Darwinian Reasoning and Waltz’s Theory of International Politics: Elimination, imitation and the selection of behaviours

Iain Wilson

Research output: Contribution to journalArticlepeer-review

Abstract

There are important parallels between the pattern of inference Kenneth Waltz uses in his Theory of International Politics and early Darwinian reasoning. This early Darwinian thinking has needed to be significantly refined by modern evolutionary biologists, and their amendments are equally relevant to Waltz’s model. Waltz allows for states to imitate each other, and also accepts that they are only rarely eliminated from the system. Modern Darwinian analyses show that where elimination is rare and imitation common it is quite possible for deleterious behaviours to become widespread. We cannot assume an anarchic system will select for security-enhancing behaviours in major powers. Thinking about Waltz’s argument in these terms opens space to disagree with his conclusions while respecting the strength of his logic.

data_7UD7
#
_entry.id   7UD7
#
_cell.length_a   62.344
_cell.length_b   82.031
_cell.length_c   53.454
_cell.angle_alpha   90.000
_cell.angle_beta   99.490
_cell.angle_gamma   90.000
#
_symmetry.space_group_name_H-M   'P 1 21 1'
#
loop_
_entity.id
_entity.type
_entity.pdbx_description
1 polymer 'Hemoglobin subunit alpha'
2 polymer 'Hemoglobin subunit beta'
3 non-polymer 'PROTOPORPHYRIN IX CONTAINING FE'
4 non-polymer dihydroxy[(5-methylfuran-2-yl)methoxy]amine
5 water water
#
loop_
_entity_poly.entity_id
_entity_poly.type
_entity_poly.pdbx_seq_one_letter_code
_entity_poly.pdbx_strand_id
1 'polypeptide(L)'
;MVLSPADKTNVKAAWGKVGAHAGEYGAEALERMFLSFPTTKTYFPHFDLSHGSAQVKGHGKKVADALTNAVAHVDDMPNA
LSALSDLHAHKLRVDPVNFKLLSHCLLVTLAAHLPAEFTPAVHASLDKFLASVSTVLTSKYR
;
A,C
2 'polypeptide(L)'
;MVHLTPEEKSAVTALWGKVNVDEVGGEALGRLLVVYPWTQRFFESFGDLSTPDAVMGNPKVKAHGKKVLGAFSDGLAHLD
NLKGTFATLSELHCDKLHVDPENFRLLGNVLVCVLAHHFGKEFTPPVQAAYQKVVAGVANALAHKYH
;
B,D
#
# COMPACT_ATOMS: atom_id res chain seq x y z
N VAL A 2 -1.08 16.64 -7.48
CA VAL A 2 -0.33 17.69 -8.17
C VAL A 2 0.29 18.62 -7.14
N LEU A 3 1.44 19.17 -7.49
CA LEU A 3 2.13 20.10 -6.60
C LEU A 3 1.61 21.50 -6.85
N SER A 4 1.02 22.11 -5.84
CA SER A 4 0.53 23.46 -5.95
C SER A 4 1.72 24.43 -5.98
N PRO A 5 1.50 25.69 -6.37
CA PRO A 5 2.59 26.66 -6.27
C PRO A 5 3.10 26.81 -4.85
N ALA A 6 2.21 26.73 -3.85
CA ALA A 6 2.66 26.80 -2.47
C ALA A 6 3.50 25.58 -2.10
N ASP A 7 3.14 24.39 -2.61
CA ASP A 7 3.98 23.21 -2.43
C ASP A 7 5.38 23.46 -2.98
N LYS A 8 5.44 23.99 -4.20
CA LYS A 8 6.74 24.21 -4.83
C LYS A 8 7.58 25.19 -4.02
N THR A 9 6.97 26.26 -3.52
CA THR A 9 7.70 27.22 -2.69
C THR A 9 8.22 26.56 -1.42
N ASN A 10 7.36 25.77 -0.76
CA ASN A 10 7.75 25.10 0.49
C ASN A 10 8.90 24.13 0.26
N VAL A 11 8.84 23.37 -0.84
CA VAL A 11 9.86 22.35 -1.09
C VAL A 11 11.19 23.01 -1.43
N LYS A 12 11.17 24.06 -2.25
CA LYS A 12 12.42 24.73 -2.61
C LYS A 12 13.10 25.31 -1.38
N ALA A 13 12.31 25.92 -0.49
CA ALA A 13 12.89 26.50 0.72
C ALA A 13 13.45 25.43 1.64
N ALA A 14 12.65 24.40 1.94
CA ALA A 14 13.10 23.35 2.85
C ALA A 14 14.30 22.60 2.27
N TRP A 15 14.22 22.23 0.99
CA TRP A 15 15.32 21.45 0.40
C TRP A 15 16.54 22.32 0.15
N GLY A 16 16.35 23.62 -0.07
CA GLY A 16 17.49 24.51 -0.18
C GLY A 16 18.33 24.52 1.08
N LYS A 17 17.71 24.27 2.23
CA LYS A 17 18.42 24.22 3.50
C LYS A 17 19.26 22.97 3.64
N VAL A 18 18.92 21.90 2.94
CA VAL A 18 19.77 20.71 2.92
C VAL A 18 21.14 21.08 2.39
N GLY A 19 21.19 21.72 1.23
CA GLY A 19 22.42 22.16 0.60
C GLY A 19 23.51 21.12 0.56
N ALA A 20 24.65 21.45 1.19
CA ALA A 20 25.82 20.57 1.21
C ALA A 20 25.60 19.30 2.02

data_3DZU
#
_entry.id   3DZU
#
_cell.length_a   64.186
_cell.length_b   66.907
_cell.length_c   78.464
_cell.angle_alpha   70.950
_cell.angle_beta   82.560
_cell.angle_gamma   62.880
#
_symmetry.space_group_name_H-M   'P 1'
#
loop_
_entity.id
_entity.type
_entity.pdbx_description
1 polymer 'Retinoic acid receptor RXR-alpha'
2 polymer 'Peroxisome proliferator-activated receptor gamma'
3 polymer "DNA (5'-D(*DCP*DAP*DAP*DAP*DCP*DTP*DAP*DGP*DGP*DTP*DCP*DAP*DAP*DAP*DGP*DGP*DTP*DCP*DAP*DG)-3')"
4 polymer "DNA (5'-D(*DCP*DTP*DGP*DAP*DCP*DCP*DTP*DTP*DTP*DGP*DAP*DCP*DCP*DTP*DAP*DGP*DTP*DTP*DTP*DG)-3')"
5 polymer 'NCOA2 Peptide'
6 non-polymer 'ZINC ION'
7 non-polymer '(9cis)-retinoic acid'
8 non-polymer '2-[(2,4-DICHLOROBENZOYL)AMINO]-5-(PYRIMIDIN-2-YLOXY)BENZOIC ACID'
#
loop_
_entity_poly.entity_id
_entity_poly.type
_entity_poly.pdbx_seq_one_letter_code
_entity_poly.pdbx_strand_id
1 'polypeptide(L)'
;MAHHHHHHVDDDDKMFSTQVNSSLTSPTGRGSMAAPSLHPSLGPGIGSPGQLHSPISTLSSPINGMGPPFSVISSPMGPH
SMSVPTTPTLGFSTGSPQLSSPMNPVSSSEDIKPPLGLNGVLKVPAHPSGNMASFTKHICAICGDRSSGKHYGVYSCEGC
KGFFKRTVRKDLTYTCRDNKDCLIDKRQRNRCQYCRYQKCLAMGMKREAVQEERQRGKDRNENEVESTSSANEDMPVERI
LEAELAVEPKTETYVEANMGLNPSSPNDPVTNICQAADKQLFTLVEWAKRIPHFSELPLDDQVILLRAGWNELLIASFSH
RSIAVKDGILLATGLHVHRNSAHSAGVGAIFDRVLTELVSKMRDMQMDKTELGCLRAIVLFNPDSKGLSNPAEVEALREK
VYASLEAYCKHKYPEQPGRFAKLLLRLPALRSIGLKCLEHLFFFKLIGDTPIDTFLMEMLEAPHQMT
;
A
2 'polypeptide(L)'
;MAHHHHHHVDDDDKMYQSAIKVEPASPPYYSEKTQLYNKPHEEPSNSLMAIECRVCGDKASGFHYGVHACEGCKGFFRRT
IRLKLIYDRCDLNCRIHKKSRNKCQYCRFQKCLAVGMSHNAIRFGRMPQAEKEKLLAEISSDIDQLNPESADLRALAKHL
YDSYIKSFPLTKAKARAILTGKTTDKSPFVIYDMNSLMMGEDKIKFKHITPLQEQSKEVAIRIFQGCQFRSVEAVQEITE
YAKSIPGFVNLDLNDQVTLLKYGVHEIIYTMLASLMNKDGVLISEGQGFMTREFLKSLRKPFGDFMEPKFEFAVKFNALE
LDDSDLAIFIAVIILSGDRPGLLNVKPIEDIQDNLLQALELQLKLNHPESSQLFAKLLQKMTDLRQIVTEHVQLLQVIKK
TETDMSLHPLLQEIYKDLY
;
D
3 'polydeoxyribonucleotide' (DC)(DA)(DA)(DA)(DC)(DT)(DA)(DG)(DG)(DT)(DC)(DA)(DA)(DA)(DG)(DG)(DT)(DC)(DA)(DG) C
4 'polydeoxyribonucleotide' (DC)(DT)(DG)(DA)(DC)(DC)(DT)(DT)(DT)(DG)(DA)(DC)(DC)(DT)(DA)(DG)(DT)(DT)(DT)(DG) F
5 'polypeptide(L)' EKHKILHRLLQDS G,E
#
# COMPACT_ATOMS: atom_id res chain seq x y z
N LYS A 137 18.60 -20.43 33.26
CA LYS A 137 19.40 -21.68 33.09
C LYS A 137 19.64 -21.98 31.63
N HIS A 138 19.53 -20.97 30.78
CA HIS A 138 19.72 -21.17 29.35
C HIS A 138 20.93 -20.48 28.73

Original languageEnglish
Pages (from-to)417-438
JournalInternational Relations
Volume27
Issue number4
DOIs
Publication statusPublished - Dec 2013

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